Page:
Include foods high in omega 3 as part of your macular degeneration diet and to support healthy vision. Did you know that the retina has high concentrations of DHA, an essential fatty acid?
According to Johanna M. Seddon, M.D., director of the Epidemiology Unit at the Massachusetts Eye and Ear Infirmary and an associate professor of ophthalmology at Harvard Medical School, and investigator, “We ... found that increased intake of fish reduced the risk of macular degeneration (AMD), particularly if they ate two more servings per week."
Omega 3 Fatty Acids and Macular Degeneration Prevention
Researchers from Australia and Singapore published a study entitled, "Dietary Omega-3 Fatty Acid and Fish Intake in the Primary Prevention of Age-Related Macular Degeneration: A Systematic Review and Meta-analysis."
This meta-analysis consisted of a mathematical evaluation of the results from nine previous studies of nearly 89,000 people, of which more than 3000 developed macular degeneration.
The authors found that high dietary intake of fish oils was associated with a 38% reduction in the risk of late macular degeneration. Furthermore, people who ate fish twice weekly not only reduced their risk of late AMD, but also early AMD (soft drusen or retinal pigmentary changes). We must get this healthy fat from our diet - the body cannot make it. One of the richest sources of omega 3 is wild salmon.
One of our goals for eating a more healthy diet is to eat salmon at least one to two times a week. We have made some improvement in this area since we started ordering our wild salmon on line and having it delivered right to our door. Dr. Stephen Pratt, the author of SuperHealth mentioned this company in his book.
So we are enjoying the convenience of having high quality, wild Alaskan salmon in our freezer. We order it from Vital Choice. Once an order is placed it is shipped right out in an insulated box with dry ice so that all the fish stay frozen.
Which brings me back to wild or farm raised. Because farm raised salmon's food supply is higher in omega 6s, it has less omega 3s than wild caught. And since we aren't eating salmon nearly often enough, when we do I want it to really count.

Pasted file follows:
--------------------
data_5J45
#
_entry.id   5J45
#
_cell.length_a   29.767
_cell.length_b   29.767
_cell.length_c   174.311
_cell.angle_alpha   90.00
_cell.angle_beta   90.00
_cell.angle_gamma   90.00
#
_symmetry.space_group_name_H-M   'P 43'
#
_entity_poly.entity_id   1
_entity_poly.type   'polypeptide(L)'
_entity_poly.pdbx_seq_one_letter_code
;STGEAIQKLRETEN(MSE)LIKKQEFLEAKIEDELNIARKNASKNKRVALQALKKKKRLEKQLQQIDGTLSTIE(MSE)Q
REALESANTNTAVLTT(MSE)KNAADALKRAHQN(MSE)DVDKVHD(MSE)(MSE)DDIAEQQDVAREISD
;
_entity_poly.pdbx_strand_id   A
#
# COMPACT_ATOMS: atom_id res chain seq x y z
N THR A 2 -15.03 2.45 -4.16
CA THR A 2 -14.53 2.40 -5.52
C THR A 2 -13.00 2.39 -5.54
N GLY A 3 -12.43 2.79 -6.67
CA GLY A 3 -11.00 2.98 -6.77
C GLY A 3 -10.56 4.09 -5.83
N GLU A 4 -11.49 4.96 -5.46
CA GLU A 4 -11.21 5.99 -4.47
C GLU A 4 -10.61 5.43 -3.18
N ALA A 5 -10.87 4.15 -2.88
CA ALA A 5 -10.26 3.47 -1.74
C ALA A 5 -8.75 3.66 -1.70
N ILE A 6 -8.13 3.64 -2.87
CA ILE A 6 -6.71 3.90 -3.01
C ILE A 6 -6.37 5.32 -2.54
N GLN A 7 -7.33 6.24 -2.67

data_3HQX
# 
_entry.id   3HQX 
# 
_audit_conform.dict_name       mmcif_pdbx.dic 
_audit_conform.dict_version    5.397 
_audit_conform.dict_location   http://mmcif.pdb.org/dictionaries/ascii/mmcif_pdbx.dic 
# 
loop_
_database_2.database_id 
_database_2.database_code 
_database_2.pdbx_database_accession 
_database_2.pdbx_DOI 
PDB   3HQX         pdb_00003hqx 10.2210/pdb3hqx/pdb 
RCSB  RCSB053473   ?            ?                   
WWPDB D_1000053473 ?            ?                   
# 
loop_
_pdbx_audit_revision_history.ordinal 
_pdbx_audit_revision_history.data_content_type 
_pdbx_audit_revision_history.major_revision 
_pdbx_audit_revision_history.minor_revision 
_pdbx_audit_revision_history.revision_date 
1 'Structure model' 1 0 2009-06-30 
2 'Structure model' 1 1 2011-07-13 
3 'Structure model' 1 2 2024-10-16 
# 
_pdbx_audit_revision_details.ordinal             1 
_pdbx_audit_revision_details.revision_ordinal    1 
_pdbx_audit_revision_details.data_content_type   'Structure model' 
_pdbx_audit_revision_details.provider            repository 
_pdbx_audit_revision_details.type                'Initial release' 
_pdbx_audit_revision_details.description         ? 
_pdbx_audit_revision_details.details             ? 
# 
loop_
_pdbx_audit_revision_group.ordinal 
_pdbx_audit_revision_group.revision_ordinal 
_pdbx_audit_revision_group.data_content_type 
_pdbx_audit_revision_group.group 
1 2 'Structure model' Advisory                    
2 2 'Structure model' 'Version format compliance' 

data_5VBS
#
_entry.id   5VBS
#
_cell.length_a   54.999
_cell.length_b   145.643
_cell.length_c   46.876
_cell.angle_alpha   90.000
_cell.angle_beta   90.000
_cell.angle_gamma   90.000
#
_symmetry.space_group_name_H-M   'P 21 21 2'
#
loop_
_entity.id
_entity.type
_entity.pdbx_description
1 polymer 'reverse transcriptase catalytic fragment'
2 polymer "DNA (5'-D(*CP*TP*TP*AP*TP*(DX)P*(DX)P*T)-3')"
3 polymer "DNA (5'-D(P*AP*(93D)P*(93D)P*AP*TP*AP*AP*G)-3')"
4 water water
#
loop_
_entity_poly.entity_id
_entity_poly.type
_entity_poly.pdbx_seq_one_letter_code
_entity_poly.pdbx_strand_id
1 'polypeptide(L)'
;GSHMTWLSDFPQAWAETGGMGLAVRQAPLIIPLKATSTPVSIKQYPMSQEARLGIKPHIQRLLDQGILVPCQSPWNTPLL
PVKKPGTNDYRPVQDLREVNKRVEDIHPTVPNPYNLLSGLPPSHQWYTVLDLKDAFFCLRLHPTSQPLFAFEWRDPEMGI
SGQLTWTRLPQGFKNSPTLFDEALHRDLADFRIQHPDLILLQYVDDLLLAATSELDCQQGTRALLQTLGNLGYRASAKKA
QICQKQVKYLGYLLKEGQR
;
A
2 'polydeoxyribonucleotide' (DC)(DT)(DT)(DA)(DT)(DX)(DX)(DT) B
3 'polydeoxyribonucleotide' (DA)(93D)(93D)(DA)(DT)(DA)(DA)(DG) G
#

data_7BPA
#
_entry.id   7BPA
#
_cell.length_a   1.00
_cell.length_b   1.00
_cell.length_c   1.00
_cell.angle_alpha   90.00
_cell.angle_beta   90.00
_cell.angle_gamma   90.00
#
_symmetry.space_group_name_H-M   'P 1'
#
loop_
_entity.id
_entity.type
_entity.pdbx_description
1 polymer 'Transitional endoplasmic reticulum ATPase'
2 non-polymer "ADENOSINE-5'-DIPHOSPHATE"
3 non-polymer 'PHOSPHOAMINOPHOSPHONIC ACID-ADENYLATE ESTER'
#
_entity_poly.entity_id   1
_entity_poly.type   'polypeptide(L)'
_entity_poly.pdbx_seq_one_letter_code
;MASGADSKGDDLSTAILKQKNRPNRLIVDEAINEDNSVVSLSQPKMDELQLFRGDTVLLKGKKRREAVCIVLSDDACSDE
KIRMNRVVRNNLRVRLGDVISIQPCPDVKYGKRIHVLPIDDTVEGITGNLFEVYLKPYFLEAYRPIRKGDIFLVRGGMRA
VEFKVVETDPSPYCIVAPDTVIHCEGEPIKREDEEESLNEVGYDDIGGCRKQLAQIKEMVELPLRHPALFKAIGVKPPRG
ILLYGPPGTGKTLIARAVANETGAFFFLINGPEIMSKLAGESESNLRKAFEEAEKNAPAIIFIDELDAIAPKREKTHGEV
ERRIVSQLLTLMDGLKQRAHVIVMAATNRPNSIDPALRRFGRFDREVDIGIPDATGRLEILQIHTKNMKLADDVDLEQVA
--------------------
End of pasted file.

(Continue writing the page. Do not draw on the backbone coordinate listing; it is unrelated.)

Did you know that according to a 2001 Harvard study, that people whose diets had the right ratio (3:1) of omega-3 to omega-6 fatty acids had less macular degeneration than those whose diets were out of balance?
What this means for you is that we get much more omega-6 fatty acids in our diet and very little omega-3 fatty acids. That is why it is important to choose wild caught salmon because it has much higher levels of omega-3's while farm raised has higher levels of omega-6's.
It is the omega-3s that provide critical protection to our retinas. So, how do I get this right ratio in my macular degeneration diet?
It is very important to include oily, wild caught, cold water fish in your macular degeneration diet.
Other omega 3 sources include nuts, oils and seeds.
This polyunsaturated fat helps to reduce inflammation. Dr. Michael Samuel, a macular degeneration specialist, writes in his book, Macular Degeneration: A Complete Guide for Patients and Their Families, "Here's what you'll learn to do in this chapter to reduce your risk of AMD or slow the progression of dry AMD:
Eat an anti-inflammatory diet. You'll do this by eating more "good" fats and fewer "bad" fats and by eating foods low on the glycemic index."
Foods to Avoid are:
√ French fries
√ Potato chips
Foods to Include are:
√ Flax seed oil (great as a salad dressing mixed with your favorite vinegar)
√ Flax Seeds
√ Scallops, baked/broiled
√ Extra Virgin Olive Oil - do not cook with it
√ Halibut, baked/broiled
√ Shrimp, steamed, boiled
√ Salmon, baked/broiled
Eicosapentaenoic acid (EPA) and docosahexaenoic acid (DHA) are found in:
Wild salmon also has other important nutrients like vitamin D and the antioxidant astaxanthin. According to the Vital Choice website, wild Sockeye salmon has the highest at 1170 IU per 6 oz serving.
Astaxanthin is a carotenoid that gives salmon their red/orange color.
Different types of wild salmon have different levels of omega 3 and astaxanthin. According to Vital Choice,
King Salmon has the highest omega 3s at 3,300 mg per 6 oz
while the Sockeye Salmon has less at 2,060 mg per 6 oz.
But the Sockey Salmon has higher levels of astaxanthin at 6.78 mg per 6 oz serving and the King Salmon has less at 1.49 mg per 6 oz serving.
Alpha-linolenic Acid is a plant based source of omega 3. It is found in:
Flaxseed oil (do not cook with this oil, heat turns it into a pro-inflammatory fat)
Soybeans and soybean oil
Make healthier food choices by reducing the amount of omega-6 fatty acids and increasing foods high in omega 3's for better health and for better vision.
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